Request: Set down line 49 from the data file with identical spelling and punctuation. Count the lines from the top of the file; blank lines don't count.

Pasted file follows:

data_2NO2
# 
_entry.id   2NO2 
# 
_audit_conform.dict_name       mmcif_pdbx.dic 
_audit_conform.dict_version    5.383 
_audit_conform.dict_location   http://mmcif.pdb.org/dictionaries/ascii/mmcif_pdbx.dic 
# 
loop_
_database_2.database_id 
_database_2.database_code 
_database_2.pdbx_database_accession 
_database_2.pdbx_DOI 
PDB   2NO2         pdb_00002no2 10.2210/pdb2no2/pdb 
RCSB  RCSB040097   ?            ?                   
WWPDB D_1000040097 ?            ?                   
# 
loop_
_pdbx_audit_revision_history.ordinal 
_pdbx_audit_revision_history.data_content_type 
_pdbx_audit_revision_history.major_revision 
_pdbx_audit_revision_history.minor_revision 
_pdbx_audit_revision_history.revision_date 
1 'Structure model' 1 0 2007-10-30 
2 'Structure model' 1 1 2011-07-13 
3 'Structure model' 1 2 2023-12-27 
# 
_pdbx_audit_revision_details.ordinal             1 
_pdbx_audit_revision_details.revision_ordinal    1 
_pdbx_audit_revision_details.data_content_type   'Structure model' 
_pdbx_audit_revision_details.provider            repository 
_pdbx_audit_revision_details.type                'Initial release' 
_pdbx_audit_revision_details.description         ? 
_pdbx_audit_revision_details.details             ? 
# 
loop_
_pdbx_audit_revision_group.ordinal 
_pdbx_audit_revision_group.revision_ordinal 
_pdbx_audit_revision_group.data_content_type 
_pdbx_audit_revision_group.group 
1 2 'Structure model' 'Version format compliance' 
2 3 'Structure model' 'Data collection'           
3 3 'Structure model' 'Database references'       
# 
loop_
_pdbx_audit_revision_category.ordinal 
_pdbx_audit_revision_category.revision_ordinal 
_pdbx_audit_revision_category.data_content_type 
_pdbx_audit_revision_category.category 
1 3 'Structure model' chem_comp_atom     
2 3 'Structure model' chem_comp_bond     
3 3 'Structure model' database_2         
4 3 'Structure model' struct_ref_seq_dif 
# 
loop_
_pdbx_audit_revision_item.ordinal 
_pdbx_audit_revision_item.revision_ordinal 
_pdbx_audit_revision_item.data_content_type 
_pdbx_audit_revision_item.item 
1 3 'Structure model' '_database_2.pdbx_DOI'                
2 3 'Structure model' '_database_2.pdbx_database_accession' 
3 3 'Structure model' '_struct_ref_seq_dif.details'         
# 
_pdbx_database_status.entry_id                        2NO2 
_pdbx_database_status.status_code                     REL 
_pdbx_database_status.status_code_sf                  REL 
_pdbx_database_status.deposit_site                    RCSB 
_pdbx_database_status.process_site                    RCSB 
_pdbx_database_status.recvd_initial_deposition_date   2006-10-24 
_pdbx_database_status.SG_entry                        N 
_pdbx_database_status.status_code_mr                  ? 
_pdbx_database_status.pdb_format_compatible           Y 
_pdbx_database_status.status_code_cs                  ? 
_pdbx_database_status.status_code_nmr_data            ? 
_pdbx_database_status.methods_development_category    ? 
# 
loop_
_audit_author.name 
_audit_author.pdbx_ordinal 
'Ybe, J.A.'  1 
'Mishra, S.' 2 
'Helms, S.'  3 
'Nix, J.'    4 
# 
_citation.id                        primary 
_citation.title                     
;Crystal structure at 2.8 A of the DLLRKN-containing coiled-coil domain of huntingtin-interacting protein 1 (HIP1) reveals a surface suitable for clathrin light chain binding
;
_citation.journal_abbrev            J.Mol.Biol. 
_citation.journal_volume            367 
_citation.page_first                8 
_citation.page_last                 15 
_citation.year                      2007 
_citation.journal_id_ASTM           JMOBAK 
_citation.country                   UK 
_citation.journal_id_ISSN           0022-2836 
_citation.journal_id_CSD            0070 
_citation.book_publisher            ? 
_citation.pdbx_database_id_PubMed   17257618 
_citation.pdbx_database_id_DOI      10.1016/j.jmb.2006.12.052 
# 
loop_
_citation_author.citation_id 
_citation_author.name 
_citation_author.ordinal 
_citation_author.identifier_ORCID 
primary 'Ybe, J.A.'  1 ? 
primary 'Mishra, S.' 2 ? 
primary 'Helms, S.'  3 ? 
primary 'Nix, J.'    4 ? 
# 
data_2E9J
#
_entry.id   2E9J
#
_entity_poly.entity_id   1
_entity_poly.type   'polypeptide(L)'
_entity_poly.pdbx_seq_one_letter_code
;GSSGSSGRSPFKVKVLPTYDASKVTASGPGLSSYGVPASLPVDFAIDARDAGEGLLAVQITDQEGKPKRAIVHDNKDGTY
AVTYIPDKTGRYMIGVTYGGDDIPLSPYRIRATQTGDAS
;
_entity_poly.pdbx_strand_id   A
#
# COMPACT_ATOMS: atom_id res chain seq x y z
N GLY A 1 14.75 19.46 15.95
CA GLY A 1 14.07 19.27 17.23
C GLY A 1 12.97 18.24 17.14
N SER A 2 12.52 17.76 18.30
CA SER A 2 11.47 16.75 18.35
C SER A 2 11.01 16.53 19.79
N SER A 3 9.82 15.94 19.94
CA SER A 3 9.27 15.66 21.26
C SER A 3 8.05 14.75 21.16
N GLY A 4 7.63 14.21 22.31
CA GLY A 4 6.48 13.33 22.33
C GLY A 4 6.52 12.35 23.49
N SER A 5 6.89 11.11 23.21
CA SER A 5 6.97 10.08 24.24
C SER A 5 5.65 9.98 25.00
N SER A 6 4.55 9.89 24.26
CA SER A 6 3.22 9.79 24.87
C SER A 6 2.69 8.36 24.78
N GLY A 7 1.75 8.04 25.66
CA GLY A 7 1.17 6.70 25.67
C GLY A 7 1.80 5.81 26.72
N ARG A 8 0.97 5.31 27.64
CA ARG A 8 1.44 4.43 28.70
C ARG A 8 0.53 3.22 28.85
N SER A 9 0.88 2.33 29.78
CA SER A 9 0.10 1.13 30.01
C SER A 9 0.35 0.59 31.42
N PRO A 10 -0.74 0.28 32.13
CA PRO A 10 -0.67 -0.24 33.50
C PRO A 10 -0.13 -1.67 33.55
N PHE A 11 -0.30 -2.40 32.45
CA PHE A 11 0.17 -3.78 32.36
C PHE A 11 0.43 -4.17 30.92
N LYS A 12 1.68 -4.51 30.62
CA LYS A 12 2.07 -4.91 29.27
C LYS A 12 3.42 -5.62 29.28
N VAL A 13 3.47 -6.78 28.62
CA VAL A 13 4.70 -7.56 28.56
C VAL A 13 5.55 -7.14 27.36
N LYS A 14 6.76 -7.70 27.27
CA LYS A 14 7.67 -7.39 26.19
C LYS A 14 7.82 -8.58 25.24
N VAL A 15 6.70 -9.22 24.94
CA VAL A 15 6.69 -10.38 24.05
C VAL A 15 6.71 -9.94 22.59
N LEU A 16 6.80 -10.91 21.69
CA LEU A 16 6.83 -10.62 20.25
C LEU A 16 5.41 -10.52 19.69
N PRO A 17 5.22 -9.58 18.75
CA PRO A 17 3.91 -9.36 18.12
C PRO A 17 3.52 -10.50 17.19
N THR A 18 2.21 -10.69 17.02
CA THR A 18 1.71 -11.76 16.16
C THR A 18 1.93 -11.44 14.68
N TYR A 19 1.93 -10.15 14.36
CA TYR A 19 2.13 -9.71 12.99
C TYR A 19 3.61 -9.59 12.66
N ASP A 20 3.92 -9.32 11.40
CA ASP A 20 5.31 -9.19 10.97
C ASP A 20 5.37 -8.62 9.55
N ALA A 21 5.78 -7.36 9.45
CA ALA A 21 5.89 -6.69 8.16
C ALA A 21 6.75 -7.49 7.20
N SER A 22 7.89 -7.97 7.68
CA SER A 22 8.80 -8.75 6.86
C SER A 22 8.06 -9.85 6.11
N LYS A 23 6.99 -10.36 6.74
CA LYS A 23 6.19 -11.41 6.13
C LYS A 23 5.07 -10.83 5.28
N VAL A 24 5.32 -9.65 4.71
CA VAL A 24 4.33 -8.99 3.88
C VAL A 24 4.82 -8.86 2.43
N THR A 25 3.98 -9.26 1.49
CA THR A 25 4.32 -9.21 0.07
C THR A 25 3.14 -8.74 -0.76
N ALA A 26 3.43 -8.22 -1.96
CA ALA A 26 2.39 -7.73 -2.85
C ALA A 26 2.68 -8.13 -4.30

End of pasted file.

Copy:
_pdbx_audit_revision_category.category 